On life at Victory Records: “Lemme just go on record and say this: All the rumors in the world about Victory Records changing bands is the biggest bunch of bulls--- in the f---ing world. This is what really happens: A band signs to Victory Records and they’re like, 'Wow, I’m on a bigger label now, let’s try to do something that’ll go over better in the mainstream.’ That’s what people really do. Victory Records is probably the most understanding group of individuals that I’ve ever worked with when it comes to putting out music. Literally, we could s--- on a record and turn it in, and I think they would put it out. ... They don’t get involved with the way you look. Yeah, they might try to give you ideas, but in the long run, that’s your decision. Actually, I’m pretty sure it was (Victory founder) Tony Brummel’s idea to get Ron Jeremy. I think he said either Hulk Hogan or Ron Jeremy, and we were like, 'Ron Jeremy would be fucking hilarious.’ And then he made it happen. That’s a true story, man. I hate it when I hear kids say, “That band signed to Victory, they’re gonna completely change their sound, because they’re gonna force ’em to.” Nah, that band’s gonna do that because they don’t know who they are, and they are gonna try to appeal to some people that don’t even care about their band.”
On whether A Day To Remember is officially “mainstream”: “We’re still playing the exact same type of stuff that we’ve always done; it’s just more people care. More people are listening now. It’s easy for people to jump on the bandwagon and be like, 'Oh yeah, they’re trying to be a mainstream band.’ But in reality, we’re not. We wrtie the music we want to write."
On ADTR’s diverse fan base: “We’re not just like one band. We literally play five different styles of music at the same time. I think the reason we do so well is we draw from all these different crowds. What other band can you name that plays shows, draws a s--- ton of girls who listen to Justin Timberlake and Justin Bieber, people who listen to metal, people who listen to hardcore, people to listen to rap, older people, people who listen to the radio? It just doesn’t happen. ... And it’s also created this really awesome thing that I think is also really unique to our band, where we can literally do whatever the f--- we want with our music. Literally, what other band can go on tour with bands like New Found Glory and Crime In Stereo, and then go directly on tour with The Acacia Strain and Parkway Drive? Bands can’t do that and be successful. We grew from both of those tours. We’re lucky that our fans are understanding, and people like what we do.”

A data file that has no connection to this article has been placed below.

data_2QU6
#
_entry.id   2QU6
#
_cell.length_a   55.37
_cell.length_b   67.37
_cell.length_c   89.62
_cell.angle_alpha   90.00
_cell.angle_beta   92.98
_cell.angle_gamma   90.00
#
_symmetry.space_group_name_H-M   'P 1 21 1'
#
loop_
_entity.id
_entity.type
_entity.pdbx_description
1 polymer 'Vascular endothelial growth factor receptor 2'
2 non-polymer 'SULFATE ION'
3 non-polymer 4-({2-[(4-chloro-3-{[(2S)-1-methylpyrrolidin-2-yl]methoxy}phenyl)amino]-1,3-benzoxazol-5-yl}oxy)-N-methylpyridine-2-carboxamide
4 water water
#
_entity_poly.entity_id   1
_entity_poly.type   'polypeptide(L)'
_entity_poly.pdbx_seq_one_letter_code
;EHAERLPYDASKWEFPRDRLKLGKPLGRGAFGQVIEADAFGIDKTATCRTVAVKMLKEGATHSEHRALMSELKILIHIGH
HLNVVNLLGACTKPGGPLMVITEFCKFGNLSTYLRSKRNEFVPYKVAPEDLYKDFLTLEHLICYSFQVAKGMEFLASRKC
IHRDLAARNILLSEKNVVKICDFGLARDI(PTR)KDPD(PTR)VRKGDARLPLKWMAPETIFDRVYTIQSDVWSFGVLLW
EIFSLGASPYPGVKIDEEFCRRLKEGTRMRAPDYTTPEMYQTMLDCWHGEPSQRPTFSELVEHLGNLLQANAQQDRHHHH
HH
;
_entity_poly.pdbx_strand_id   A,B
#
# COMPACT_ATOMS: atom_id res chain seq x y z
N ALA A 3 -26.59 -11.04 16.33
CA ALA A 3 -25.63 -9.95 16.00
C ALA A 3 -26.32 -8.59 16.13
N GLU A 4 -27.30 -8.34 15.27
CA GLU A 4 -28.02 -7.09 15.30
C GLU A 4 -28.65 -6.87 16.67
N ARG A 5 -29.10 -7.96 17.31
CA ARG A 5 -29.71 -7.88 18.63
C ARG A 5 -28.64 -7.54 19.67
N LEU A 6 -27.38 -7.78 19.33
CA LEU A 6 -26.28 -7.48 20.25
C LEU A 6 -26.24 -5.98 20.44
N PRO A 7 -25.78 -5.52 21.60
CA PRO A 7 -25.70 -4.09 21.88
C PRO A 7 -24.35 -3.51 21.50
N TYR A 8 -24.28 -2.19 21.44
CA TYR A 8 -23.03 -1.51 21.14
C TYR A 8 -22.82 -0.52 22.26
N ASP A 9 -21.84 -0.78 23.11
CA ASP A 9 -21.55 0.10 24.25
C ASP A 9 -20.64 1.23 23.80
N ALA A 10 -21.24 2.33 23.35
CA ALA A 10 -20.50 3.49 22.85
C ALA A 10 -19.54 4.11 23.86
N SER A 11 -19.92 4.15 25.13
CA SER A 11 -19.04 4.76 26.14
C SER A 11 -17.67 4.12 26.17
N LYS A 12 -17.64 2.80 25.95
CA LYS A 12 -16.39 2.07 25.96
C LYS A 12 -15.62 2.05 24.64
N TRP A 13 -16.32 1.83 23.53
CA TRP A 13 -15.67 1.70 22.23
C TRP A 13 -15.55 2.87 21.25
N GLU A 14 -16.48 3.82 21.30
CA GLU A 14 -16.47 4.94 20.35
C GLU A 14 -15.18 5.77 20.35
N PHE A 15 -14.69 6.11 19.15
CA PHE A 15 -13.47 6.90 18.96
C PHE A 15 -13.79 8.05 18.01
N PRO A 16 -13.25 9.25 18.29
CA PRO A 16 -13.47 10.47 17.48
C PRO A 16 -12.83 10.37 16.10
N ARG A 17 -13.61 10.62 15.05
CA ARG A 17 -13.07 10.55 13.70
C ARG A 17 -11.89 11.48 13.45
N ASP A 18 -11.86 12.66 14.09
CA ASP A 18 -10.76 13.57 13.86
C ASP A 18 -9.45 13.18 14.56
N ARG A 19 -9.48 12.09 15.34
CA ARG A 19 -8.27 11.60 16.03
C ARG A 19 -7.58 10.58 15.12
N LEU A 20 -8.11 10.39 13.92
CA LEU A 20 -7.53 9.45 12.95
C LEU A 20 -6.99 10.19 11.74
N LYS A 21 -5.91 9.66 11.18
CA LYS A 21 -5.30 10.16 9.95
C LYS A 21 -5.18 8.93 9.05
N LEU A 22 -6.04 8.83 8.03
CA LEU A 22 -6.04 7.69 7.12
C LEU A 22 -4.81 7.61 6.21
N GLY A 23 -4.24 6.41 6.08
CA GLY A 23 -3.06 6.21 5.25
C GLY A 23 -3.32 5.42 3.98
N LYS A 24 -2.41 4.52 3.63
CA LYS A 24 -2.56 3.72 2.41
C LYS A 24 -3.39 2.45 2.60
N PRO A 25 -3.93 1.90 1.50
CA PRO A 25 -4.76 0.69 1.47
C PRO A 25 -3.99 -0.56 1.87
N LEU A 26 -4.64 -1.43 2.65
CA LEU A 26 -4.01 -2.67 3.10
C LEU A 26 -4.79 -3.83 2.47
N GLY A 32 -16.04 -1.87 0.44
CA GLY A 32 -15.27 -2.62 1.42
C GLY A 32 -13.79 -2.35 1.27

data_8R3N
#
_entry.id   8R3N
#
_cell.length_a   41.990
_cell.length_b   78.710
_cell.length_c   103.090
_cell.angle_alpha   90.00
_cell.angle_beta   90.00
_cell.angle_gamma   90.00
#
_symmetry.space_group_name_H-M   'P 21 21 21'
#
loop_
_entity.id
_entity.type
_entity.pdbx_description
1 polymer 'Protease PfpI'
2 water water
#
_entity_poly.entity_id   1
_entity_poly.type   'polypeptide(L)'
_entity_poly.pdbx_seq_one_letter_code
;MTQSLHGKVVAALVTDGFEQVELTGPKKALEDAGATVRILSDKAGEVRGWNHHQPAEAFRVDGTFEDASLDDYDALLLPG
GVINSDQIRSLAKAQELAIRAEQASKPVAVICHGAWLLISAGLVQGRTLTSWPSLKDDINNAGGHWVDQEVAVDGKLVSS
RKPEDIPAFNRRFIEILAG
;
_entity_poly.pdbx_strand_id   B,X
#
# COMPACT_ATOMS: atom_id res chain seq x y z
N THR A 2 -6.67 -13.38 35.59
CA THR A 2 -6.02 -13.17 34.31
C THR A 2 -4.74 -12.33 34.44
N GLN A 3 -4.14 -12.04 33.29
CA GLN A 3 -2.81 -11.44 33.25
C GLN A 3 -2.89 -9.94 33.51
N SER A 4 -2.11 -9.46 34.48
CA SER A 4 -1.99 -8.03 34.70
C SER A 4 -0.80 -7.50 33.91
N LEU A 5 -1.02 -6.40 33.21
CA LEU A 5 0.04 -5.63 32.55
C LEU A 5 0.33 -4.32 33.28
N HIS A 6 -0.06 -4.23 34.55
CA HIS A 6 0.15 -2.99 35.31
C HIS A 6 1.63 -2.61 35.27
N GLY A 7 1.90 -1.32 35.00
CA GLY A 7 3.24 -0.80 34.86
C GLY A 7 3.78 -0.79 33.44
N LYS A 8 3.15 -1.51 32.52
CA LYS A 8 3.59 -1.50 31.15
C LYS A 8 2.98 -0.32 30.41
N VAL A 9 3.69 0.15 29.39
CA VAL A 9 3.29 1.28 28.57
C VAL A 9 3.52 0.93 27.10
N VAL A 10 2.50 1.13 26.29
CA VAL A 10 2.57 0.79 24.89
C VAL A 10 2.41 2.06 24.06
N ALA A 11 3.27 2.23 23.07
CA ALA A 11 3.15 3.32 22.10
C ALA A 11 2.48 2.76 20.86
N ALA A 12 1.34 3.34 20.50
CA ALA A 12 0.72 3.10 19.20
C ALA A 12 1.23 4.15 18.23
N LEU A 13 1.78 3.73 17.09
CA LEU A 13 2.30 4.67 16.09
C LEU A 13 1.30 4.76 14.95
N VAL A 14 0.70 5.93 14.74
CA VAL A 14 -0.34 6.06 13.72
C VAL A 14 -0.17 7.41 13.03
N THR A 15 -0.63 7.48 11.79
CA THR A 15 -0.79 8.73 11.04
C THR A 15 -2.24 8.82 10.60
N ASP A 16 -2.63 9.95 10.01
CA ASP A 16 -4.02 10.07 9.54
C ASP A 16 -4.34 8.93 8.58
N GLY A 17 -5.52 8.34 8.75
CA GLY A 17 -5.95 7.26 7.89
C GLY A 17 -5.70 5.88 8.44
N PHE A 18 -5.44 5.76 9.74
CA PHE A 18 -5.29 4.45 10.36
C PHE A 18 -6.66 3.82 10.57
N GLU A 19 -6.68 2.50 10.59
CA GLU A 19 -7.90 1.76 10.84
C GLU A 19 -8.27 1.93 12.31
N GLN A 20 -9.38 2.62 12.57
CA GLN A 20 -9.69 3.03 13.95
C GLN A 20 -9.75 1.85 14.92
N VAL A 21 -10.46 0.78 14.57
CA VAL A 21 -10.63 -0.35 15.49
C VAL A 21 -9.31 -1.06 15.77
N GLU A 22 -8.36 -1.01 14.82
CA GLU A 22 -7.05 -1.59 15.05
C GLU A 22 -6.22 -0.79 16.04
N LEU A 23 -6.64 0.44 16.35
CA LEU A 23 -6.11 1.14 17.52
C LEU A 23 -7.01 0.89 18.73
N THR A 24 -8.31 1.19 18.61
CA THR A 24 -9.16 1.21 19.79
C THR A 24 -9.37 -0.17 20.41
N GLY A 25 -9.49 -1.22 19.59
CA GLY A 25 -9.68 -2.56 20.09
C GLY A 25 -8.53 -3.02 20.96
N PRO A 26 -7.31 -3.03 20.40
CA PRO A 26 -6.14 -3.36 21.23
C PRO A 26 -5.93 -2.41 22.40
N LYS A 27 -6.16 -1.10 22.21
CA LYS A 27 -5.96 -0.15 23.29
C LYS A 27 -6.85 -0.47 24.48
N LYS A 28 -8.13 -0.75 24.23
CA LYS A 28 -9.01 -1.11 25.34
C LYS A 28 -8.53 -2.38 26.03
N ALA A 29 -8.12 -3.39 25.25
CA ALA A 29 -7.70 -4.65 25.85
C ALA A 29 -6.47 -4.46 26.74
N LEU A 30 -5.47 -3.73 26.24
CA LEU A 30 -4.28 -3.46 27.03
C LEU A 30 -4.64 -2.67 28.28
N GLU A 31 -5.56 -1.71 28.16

On the band’s aggressively confrontational attitude: “That’s just the way I do things, I guess. The way I write songs is, I write them to make me feel better. I’m always writing about situations that happened to me, things that hurt me, and writing these songs is how I feel better about them. I’m going to stand up to anybody who gets in our way, because we’re good people, and we try to be good people, and we’re going to overcome, no matter what. I believe if you’re a good person, good things are gonna happen to you. If you work hard enough, the things you care about are gonna happen for you. ... We’re five random dudes from bumf--- nowhere Ocala, Fla.,, doing this crazy stuff. I know bands stay it all the time, but I really believe it and mean it from the bottom of my heart: If we can do this s---, everybody can. You just gotta care.”
-- Jay Cridlin, tbt*